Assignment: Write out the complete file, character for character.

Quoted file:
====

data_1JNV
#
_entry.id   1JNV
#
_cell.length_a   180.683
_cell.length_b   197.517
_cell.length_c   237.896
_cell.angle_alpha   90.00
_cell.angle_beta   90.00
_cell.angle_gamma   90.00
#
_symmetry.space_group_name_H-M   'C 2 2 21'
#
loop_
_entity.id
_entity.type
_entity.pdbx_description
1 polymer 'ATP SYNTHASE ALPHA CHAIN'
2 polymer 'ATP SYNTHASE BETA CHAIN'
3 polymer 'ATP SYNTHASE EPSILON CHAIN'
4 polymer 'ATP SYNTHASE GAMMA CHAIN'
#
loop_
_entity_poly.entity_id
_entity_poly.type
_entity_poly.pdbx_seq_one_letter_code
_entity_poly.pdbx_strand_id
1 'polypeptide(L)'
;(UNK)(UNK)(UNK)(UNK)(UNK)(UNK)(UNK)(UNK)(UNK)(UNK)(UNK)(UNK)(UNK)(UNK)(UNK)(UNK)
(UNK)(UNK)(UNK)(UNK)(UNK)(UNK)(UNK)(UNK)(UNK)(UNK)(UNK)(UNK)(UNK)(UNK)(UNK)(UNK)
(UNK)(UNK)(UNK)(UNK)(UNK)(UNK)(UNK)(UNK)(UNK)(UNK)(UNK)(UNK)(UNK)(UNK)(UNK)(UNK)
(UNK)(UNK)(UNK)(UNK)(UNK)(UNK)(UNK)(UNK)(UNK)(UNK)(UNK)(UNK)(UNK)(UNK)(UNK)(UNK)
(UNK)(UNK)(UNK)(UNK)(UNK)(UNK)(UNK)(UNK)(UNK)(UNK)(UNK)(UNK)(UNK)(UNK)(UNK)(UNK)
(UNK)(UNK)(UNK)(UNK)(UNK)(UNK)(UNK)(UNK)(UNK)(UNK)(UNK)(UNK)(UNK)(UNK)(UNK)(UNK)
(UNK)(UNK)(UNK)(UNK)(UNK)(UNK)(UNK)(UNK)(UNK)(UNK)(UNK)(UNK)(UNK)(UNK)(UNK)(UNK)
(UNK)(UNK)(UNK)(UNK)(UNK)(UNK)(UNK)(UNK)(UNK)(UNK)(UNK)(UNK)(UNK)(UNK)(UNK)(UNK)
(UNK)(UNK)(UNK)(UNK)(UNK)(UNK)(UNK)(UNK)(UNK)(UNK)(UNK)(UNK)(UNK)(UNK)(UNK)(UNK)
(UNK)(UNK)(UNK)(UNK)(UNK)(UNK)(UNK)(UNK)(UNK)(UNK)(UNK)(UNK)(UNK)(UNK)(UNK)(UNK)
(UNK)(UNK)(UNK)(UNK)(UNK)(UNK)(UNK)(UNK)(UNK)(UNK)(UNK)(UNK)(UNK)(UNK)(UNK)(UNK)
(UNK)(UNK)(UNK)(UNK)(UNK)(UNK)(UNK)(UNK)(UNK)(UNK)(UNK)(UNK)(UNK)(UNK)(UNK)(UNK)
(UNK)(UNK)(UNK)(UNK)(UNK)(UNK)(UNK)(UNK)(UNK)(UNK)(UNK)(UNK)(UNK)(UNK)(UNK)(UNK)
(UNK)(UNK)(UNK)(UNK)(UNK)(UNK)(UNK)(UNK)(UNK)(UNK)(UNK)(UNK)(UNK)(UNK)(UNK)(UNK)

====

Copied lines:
data_1JNV
#
_entry.id   1JNV
#
_cell.length_a   180.683
_cell.length_b   197.517
_cell.length_c   237.896
_cell.angle_alpha   90.00
_cell.angle_beta   90.00
_cell.angle_gamma   90.00
#
_symmetry.space_group_name_H-M   'C 2 2 21'
#
loop_
_entity.id
_entity.type
_entity.pdbx_description
1 polymer 'ATP SYNTHASE ALPHA CHAIN'
2 polymer 'ATP SYNTHASE BETA CHAIN'
3 polymer 'ATP SYNTHASE EPSILON CHAIN'
4 polymer 'ATP SYNTHASE GAMMA CHAIN'
#
loop_
_entity_poly.entity_id
_entity_poly.type
_entity_poly.pdbx_seq_one_letter_code
_entity_poly.pdbx_strand_id
1 'polypeptide(L)'
;(UNK)(UNK)(UNK)(UNK)(UNK)(UNK)(UNK)(UNK)(UNK)(UNK)(UNK)(UNK)(UNK)(UNK)(UNK)(UNK)
(UNK)(UNK)(UNK)(UNK)(UNK)(UNK)(UNK)(UNK)(UNK)(UNK)(UNK)(UNK)(UNK)(UNK)(UNK)(UNK)
(UNK)(UNK)(UNK)(UNK)(UNK)(UNK)(UNK)(UNK)(UNK)(UNK)(UNK)(UNK)(UNK)(UNK)(UNK)(UNK)
(UNK)(UNK)(UNK)(UNK)(UNK)(UNK)(UNK)(UNK)(UNK)(UNK)(UNK)(UNK)(UNK)(UNK)(UNK)(UNK)
(UNK)(UNK)(UNK)(UNK)(UNK)(UNK)(UNK)(UNK)(UNK)(UNK)(UNK)(UNK)(UNK)(UNK)(UNK)(UNK)
(UNK)(UNK)(UNK)(UNK)(UNK)(UNK)(UNK)(UNK)(UNK)(UNK)(UNK)(UNK)(UNK)(UNK)(UNK)(UNK)
(UNK)(UNK)(UNK)(UNK)(UNK)(UNK)(UNK)(UNK)(UNK)(UNK)(UNK)(UNK)(UNK)(UNK)(UNK)(UNK)
(UNK)(UNK)(UNK)(UNK)(UNK)(UNK)(UNK)(UNK)(UNK)(UNK)(UNK)(UNK)(UNK)(UNK)(UNK)(UNK)
(UNK)(UNK)(UNK)(UNK)(UNK)(UNK)(UNK)(UNK)(UNK)(UNK)(UNK)(UNK)(UNK)(UNK)(UNK)(UNK)
(UNK)(UNK)(UNK)(UNK)(UNK)(UNK)(UNK)(UNK)(UNK)(UNK)(UNK)(UNK)(UNK)(UNK)(UNK)(UNK)
(UNK)(UNK)(UNK)(UNK)(UNK)(UNK)(UNK)(UNK)(UNK)(UNK)(UNK)(UNK)(UNK)(UNK)(UNK)(UNK)
(UNK)(UNK)(UNK)(UNK)(UNK)(UNK)(UNK)(UNK)(UNK)(UNK)(UNK)(UNK)(UNK)(UNK)(UNK)(UNK)
(UNK)(UNK)(UNK)(UNK)(UNK)(UNK)(UNK)(UNK)(UNK)(UNK)(UNK)(UNK)(UNK)(UNK)(UNK)(UNK)
(UNK)(UNK)(UNK)(UNK)(UNK)(UNK)(UNK)(UNK)(UNK)(UNK)(UNK)(UNK)(UNK)(UNK)(UNK)(UNK)